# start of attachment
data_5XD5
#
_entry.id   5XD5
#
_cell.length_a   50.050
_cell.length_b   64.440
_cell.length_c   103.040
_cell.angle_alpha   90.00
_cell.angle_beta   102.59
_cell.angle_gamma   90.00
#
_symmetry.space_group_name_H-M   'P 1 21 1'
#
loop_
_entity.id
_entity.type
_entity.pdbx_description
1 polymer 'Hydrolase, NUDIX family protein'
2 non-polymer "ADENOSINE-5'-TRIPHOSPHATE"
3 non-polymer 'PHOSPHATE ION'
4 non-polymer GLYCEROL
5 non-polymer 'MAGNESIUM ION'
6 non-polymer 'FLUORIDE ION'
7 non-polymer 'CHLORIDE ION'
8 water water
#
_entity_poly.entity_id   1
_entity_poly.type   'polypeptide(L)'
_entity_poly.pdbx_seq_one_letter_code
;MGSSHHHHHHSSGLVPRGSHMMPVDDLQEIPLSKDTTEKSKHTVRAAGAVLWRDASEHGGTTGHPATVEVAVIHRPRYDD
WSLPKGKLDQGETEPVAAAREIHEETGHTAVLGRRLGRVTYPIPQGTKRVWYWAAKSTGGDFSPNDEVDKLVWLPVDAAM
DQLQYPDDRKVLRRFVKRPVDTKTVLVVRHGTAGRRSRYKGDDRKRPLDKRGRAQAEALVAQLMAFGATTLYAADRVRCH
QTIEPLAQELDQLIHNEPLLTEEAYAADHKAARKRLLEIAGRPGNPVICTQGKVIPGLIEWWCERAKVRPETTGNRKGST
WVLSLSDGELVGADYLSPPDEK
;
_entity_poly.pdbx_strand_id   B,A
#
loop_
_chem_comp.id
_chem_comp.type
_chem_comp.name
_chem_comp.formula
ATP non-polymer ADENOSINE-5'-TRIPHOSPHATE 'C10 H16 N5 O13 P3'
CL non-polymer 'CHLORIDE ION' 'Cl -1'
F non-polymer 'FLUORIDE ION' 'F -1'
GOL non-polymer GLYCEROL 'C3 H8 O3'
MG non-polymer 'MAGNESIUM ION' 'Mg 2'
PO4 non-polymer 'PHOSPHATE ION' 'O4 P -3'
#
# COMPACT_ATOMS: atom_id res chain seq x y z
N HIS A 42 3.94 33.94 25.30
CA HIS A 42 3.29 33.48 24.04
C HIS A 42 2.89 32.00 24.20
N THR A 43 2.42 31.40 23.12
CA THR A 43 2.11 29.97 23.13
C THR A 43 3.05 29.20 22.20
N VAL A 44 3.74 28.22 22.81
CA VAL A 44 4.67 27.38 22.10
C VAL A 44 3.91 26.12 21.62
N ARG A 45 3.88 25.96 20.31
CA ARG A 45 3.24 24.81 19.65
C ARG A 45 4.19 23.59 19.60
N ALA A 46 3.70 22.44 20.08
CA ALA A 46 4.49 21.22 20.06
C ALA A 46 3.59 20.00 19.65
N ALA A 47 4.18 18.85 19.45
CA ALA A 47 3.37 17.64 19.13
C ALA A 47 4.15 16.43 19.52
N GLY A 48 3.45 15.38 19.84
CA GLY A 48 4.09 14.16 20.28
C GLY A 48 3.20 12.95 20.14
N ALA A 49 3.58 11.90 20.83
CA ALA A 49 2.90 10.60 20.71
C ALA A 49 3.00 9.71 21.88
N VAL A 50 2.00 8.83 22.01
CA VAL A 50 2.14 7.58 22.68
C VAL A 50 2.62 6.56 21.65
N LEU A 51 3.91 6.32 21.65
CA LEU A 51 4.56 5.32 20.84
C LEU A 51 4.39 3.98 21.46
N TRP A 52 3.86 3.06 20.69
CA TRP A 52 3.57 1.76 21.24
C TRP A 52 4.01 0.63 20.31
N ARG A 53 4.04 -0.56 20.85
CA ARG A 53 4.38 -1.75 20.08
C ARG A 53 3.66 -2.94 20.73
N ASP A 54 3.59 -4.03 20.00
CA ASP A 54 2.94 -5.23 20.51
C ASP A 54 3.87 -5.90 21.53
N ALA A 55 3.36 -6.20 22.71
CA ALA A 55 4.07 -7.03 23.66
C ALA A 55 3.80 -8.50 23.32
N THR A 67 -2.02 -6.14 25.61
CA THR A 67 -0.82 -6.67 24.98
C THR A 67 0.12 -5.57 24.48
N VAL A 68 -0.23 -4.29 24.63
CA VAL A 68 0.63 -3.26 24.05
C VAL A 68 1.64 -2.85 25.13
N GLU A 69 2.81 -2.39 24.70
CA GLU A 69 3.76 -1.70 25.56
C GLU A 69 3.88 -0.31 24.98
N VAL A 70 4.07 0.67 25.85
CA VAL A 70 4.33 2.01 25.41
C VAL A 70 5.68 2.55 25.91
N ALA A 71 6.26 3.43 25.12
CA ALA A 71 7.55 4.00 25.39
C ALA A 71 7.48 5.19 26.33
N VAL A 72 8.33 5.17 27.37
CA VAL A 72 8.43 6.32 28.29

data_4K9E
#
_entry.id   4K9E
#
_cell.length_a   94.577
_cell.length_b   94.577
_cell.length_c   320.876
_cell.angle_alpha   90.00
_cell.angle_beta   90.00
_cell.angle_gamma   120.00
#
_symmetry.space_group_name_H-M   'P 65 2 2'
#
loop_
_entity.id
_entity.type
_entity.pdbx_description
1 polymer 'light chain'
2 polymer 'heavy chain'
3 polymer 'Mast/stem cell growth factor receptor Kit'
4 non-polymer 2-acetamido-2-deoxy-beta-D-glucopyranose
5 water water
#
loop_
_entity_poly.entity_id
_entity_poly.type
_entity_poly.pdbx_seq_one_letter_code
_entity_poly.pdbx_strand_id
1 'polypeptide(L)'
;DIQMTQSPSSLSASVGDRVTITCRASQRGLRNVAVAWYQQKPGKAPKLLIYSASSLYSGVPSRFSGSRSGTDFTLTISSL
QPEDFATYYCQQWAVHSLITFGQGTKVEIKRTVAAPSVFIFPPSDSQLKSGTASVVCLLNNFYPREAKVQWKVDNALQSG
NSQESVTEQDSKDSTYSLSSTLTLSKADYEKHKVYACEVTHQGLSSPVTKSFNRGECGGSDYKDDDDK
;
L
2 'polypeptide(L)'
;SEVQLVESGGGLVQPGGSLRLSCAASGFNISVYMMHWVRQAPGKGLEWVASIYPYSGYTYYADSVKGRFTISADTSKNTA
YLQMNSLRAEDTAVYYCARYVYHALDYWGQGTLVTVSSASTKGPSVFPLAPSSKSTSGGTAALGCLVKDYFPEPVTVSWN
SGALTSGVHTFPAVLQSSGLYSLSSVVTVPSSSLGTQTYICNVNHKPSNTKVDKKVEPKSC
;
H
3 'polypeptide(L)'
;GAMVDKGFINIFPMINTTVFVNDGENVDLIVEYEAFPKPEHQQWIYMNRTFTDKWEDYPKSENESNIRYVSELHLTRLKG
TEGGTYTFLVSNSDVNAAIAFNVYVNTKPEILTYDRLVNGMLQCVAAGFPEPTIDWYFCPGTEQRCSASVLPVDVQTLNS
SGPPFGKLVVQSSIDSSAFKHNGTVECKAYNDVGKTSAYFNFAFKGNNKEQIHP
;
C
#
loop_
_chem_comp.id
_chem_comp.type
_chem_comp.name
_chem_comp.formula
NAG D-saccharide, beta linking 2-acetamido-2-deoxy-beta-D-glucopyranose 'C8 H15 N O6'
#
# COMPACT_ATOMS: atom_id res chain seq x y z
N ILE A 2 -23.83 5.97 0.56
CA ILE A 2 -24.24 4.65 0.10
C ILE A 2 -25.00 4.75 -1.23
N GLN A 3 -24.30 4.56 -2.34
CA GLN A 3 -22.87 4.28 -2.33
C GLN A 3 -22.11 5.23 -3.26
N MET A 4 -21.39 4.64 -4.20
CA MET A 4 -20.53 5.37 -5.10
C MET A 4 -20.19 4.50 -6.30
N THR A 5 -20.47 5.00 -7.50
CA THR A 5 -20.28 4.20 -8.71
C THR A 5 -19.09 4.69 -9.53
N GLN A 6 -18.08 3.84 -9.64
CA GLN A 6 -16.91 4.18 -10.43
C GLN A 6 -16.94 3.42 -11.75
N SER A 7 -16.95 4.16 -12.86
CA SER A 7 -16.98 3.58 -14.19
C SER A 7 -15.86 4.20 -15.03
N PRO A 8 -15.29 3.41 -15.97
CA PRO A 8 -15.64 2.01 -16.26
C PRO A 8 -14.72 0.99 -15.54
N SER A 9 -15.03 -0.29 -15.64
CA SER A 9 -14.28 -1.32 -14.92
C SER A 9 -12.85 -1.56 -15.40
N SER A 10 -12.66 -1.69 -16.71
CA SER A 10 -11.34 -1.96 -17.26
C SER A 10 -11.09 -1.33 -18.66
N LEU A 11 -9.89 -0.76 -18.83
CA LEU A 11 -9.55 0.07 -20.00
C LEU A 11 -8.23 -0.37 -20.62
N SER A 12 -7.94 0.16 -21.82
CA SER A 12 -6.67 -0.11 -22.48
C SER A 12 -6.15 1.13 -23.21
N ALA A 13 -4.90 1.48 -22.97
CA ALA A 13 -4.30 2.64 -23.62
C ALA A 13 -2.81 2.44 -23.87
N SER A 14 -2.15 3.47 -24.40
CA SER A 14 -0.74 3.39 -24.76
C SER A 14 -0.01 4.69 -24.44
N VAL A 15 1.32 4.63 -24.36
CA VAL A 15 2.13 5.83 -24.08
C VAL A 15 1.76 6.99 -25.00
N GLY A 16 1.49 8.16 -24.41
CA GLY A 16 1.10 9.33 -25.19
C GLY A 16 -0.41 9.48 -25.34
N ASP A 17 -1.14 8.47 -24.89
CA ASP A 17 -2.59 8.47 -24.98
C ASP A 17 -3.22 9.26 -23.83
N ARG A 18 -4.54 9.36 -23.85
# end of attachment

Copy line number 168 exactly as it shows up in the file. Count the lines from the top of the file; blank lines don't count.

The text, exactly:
N GLN A 3 -24.30 4.56 -2.34